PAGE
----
While you rarely hear about the benefits, cholesterol is not the arch enemy depicted by the media, and eating butter or egg yolks will not necessarily lead to your next heart attack. Of course, the adage “everything in moderation” does apply.
Cholesterol is essential—meaning one cannot live without it. It is a type of fat that is manufactured in the liver. In fact, more is made by the body than obtained from the diet. Cholesterol forms and maintains all cell membranes, provides insulation and helps them adjust to changing temperatures. It is used to make hormones such as testosterone, progesterone, estrogen and cortisol. It’s also involved in the production of bile salts which helps in digestion. Sunlight plus cholesterol equals vitamin D. HDL has gotten the reputation as the “good” cholesterol because it takes cholesterol from the cells and delivers it to the liver for processing. This lowers your risk of developing cardiovascular disease.
LDL is considered the bad cholesterol. LDL carries cholesterol to the cells—that’s good. LDL , when oxidized, can promote inflammation, causing fatty plaque formations on arterial walls and thereby leading to atherosclerosis—that’s bad. This increases your risk of developing cardiovascular disease; however, there are several risk factors that often coincide with high LDL cholesterol levels and atherosclerosis. These include high blood pressure, diabetes, obesity and smoking.
Diet and Cholesterol
According to Dr. Agatston, a cardiologist made famous by his South Beach diet program, measuring a person’s calcium score (the amount of calcium in the walls of the arteries) is a much better predictor of heart attacks and strokes. He also recommends foods such as eggs and shrimp because, although they contain cholesterol, they do not contain saturated fats which have a stronger influence on LDL cholesterol levels. He has had patients with high cholesterol and clean arteries and others with low cholesterol and advanced atherosclerosis. This leads to the belief that every patient needs to be addressed as an individual and in relation to other lifestyle choices.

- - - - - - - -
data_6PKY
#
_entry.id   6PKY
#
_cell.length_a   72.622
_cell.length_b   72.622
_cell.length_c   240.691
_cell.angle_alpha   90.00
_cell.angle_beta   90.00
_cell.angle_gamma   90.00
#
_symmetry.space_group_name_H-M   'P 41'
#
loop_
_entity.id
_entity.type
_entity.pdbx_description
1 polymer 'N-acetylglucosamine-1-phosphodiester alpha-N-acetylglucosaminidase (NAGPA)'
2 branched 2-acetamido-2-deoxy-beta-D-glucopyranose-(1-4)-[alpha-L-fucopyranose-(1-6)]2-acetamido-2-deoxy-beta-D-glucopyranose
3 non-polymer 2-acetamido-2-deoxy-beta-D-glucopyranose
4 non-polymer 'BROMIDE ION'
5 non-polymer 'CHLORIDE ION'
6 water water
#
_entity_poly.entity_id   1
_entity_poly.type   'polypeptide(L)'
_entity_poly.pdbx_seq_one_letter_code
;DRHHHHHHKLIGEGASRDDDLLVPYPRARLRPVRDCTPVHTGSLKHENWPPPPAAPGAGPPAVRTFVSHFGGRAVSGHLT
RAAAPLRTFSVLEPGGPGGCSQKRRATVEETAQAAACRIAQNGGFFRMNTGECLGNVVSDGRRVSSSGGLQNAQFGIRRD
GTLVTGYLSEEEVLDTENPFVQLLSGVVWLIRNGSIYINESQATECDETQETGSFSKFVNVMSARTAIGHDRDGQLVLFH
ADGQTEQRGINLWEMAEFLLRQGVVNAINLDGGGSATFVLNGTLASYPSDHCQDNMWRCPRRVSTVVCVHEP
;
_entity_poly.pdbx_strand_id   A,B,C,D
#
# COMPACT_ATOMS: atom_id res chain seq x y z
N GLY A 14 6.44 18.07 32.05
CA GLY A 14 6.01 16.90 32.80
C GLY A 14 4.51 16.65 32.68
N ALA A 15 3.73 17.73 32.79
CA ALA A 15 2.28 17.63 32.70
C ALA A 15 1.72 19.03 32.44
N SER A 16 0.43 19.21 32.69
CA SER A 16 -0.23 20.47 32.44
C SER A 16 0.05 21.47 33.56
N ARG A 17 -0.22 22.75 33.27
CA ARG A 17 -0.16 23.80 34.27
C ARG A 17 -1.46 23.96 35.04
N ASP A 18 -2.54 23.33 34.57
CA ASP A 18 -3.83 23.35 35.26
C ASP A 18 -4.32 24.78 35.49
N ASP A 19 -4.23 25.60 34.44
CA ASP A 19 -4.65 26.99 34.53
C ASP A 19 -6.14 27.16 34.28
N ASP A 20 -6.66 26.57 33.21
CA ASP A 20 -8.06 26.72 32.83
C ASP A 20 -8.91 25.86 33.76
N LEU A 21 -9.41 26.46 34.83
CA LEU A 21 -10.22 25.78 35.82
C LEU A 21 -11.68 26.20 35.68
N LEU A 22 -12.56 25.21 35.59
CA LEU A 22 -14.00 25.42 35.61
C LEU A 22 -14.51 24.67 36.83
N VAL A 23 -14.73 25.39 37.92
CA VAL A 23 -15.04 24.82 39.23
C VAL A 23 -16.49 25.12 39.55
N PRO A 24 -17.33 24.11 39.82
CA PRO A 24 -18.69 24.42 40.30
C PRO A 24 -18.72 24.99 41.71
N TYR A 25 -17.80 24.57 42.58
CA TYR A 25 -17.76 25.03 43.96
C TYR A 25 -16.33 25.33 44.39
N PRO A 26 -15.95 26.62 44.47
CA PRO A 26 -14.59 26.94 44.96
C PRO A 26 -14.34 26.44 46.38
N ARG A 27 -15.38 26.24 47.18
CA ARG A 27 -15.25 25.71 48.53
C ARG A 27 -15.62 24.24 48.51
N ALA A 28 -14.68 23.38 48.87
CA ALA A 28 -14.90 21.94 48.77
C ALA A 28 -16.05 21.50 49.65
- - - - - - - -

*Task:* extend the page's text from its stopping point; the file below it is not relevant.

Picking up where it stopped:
The following facts and studies illustrate further the myth that has surrounded cholesterol for decades. The facts are:
- Low levels of cholesterol have been associated with dementia and certain types of cancers.
- Studies have shown that after the age of 50 there is no correlation between high cholesterol and heart disease.
- 75 percent of individuals who have a heart attack have normal levels of cholesterol.
The Bottom Line
Making lifestyle choices that promote a healthy cardiovascular system includes minimizing saturated fats found in high-fat protein and dairy products, decreasing the intake of processed and prepared foods, much of which is produced with hydrogenated fats, and increasing one’s intake of fruits and vegetables. Scheduling a daily dose of exercise for at least 30 minutes is also recommended. Stop smoking and limit alcohol consumption. To help your loved one make these changes, begin slow and take it one change at a time. Before you know it, they will be living a heart-healthy lifestyle and feeling the difference.
Senior Care Provider
If your loved one needs assistance with the everyday activities of living, consider obtaining the services of a senior care provider. In addition to daily tasks, they can prepare heart-healthy meals, accompany your parent on daily walks and provide the companionship that helps one through the hurdles associated with making lifestyle changes.
If you or an aging loved one are considering senior care in Lakewood, NJ, contact the caring staff at Care Street Home Care’s Ocean/Monmouth Division. Call today 732-719-7011.